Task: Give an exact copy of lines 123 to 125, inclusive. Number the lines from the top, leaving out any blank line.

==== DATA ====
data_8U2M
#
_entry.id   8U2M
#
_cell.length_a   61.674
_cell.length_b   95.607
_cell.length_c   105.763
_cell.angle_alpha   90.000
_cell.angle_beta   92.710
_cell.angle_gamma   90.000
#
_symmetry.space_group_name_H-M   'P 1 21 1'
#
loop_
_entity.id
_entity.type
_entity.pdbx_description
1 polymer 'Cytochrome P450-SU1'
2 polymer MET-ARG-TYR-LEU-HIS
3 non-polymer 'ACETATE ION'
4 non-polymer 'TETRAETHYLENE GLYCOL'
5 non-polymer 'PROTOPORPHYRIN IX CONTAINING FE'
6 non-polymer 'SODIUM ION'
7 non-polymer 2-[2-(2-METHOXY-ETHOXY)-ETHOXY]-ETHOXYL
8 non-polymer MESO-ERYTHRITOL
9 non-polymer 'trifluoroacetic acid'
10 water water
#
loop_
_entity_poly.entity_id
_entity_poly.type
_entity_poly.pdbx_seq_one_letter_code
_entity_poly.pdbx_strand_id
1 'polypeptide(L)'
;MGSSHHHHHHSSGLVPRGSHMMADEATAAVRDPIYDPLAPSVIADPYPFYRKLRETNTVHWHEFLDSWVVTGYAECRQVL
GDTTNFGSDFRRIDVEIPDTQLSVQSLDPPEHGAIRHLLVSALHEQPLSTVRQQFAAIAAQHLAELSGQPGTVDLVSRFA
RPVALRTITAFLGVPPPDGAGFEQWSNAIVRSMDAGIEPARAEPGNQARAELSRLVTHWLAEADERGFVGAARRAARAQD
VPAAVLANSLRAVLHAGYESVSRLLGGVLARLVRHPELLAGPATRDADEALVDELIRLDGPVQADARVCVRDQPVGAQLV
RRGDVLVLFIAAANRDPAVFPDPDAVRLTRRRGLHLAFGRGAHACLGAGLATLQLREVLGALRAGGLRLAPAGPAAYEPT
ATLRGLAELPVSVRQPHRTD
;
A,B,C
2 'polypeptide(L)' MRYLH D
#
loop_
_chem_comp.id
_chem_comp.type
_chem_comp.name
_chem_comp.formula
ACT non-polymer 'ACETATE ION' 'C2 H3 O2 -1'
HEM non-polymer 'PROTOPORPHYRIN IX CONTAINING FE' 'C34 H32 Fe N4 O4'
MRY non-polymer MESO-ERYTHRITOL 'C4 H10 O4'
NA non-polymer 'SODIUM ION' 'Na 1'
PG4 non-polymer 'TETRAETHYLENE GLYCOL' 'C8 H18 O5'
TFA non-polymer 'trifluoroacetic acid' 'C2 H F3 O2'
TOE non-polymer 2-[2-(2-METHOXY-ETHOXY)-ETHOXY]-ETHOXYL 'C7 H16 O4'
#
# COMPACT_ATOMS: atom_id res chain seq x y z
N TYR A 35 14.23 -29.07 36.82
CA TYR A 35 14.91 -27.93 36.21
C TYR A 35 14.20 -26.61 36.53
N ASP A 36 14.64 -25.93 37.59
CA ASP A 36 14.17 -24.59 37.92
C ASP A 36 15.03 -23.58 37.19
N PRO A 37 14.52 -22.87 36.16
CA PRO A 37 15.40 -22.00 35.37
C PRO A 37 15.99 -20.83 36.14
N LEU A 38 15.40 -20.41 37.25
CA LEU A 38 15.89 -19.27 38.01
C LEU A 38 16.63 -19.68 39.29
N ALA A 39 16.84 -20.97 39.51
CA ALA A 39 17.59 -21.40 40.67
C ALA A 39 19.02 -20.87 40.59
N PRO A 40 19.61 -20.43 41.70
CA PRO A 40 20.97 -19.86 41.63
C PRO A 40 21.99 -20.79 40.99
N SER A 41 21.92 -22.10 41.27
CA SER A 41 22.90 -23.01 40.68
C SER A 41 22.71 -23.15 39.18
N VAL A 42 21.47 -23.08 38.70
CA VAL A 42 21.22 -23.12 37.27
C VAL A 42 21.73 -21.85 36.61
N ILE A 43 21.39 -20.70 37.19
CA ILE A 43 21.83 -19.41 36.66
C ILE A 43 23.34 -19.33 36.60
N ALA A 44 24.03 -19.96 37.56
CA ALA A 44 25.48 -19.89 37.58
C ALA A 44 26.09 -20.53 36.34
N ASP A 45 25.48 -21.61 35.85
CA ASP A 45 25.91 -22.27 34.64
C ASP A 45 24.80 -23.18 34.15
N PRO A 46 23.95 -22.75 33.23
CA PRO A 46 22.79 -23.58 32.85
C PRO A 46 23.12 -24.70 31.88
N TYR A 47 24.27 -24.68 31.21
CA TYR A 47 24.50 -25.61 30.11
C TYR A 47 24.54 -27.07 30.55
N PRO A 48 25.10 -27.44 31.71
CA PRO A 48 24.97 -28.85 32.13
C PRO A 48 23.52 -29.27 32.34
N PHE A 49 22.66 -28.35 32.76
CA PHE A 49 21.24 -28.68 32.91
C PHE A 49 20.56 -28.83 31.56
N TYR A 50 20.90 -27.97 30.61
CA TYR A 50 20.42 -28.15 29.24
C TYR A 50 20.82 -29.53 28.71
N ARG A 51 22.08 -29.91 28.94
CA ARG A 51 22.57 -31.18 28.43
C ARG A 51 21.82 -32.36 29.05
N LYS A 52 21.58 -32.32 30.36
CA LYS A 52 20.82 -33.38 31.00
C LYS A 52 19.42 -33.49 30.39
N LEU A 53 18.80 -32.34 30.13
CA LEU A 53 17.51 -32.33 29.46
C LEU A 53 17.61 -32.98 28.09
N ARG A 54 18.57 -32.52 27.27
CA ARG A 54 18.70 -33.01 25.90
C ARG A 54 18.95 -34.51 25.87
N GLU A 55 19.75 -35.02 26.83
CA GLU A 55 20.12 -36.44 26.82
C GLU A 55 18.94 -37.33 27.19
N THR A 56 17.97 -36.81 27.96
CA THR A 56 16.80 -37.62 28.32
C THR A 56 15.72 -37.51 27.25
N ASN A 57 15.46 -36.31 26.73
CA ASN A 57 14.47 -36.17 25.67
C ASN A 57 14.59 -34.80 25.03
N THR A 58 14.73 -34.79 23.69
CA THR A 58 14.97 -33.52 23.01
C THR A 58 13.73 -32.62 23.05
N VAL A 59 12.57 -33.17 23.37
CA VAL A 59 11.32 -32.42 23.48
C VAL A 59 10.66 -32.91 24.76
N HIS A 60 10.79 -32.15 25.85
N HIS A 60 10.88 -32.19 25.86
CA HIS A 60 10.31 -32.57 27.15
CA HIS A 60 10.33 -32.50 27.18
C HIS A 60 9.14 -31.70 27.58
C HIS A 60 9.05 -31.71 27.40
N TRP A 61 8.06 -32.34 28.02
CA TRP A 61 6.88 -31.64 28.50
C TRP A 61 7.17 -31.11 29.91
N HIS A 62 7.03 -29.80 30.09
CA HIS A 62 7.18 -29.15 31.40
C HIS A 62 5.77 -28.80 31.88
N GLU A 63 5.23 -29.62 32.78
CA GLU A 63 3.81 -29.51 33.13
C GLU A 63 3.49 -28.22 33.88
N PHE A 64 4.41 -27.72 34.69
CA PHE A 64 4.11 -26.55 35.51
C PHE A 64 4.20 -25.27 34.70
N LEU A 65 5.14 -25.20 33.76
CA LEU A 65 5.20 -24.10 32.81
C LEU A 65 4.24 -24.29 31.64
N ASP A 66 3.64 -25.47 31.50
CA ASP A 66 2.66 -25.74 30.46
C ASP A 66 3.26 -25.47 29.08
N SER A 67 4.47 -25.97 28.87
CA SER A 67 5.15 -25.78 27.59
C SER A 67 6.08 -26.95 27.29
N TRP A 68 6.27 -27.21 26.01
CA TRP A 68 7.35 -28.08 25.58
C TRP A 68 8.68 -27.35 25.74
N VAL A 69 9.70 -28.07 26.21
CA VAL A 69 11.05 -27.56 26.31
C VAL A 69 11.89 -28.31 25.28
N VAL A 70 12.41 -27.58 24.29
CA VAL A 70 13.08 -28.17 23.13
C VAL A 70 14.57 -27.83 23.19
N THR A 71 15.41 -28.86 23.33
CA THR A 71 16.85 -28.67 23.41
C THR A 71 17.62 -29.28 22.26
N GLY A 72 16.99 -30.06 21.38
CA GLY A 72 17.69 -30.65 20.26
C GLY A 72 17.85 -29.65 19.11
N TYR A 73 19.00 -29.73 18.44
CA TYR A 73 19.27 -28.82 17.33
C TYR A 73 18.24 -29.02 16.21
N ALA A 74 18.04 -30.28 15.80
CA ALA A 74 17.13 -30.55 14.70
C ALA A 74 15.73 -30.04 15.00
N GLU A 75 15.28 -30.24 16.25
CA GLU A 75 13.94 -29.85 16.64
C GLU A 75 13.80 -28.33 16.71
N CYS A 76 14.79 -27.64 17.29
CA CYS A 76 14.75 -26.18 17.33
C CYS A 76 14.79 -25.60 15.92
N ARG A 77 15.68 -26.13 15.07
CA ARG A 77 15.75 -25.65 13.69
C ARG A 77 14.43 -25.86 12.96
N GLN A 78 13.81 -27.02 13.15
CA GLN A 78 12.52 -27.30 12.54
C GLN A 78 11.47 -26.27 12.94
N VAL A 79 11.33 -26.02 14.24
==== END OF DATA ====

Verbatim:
CA THR A 56 16.80 -37.62 28.32
C THR A 56 15.72 -37.51 27.25
N ASN A 57 15.46 -36.31 26.73